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Dennison, David (2016)
Languages: English
Types: Unknown
Subjects: W640, X342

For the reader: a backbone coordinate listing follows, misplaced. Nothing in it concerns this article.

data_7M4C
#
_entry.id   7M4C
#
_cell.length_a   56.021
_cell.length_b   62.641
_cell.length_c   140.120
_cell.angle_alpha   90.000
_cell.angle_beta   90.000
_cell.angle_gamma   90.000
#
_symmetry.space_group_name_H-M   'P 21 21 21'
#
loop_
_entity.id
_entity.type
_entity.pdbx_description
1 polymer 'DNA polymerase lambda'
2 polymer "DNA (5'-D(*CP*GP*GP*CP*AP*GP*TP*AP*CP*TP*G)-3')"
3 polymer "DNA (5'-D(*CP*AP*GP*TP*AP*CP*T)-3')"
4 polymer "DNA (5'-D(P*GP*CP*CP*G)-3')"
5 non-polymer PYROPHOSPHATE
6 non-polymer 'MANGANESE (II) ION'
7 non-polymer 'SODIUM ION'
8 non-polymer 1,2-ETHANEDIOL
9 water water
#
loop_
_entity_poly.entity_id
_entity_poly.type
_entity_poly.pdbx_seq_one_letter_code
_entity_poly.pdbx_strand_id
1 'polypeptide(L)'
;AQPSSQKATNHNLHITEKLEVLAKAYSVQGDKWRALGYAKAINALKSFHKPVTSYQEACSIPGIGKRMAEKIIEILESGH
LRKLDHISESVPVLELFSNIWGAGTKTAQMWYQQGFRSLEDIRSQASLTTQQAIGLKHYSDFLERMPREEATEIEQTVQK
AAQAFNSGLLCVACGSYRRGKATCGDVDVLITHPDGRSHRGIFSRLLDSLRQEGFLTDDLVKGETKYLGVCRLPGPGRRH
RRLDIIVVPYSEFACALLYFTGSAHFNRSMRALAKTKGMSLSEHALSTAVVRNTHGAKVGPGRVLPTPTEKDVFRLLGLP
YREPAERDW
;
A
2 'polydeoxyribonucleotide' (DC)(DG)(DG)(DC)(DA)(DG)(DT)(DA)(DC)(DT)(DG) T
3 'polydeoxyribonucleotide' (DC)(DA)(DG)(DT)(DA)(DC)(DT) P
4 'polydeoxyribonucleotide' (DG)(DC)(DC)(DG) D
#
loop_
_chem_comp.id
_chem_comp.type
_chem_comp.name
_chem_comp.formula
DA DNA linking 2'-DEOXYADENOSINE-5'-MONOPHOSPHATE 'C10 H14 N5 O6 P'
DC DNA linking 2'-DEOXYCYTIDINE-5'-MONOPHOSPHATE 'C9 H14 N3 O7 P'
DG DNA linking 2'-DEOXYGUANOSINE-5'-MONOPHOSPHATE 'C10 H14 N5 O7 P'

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Feedback to students remains a contentious issue for both staff and learners:\ud “the UK-wide National Student Survey has shown consistently that feedback is an area in which students are often least satisfied, irrespective of institution or discipline” (Rodway-Dyer et al, 2011)\ud \ud “Feedback on students’ work is, probably, one of the most important aspects of learning, yet students’ report, according to the National Union of Students (NUS) Survey of 2008, unhappiness with the feedback process” (Lunt & Curran, 2010)\ud \ud “... teaching staff complain about lack of student engagement with feedback and a loss of connection with students” (Cann, 2014)\ud \ud This paper presents a case study carried out with first year undergraduate students to compare and contrast the use of audio feedback and text-based feedback. (“Audio feedback may be defined as a digital sound file containing formative or summative verbal feedback given by the tutor”. Hennessy & Forrester, 2014).\ud \ud Shriver (1992) has suggested that recordings of spoken feedback can be used as “think-aloud reading” and help students to focus on the impressions their writing gives to the reader. This research was directed towards writing skills but other research e.g. Lunt & Curran (2010) indicated that audio feedback had been favourably tested by students in business and tourism. Rodway-Dyer et al (2011) tested similar ideas with geography students and met with a largely positive response. \ud \ud Other research has suggested that the issue is not so clear-cut: “some [students] found the richness of the audio feedback a precursor to even greater effort, some students pointing out forcefully that its pro-social nature created an affective relationship, whilst others found it at best, redundant in terms of its cognitive effects, and at worst, an intrusive and unwelcome intimate obstruction to understanding.” (Gleaves & Walker, 2013)\ud \ud The study carried out in BA(Hons) Photography suggests that not all students see a benefit in audio feedback but that it may have a role within the curriculum as part of a broader feedback strategy.

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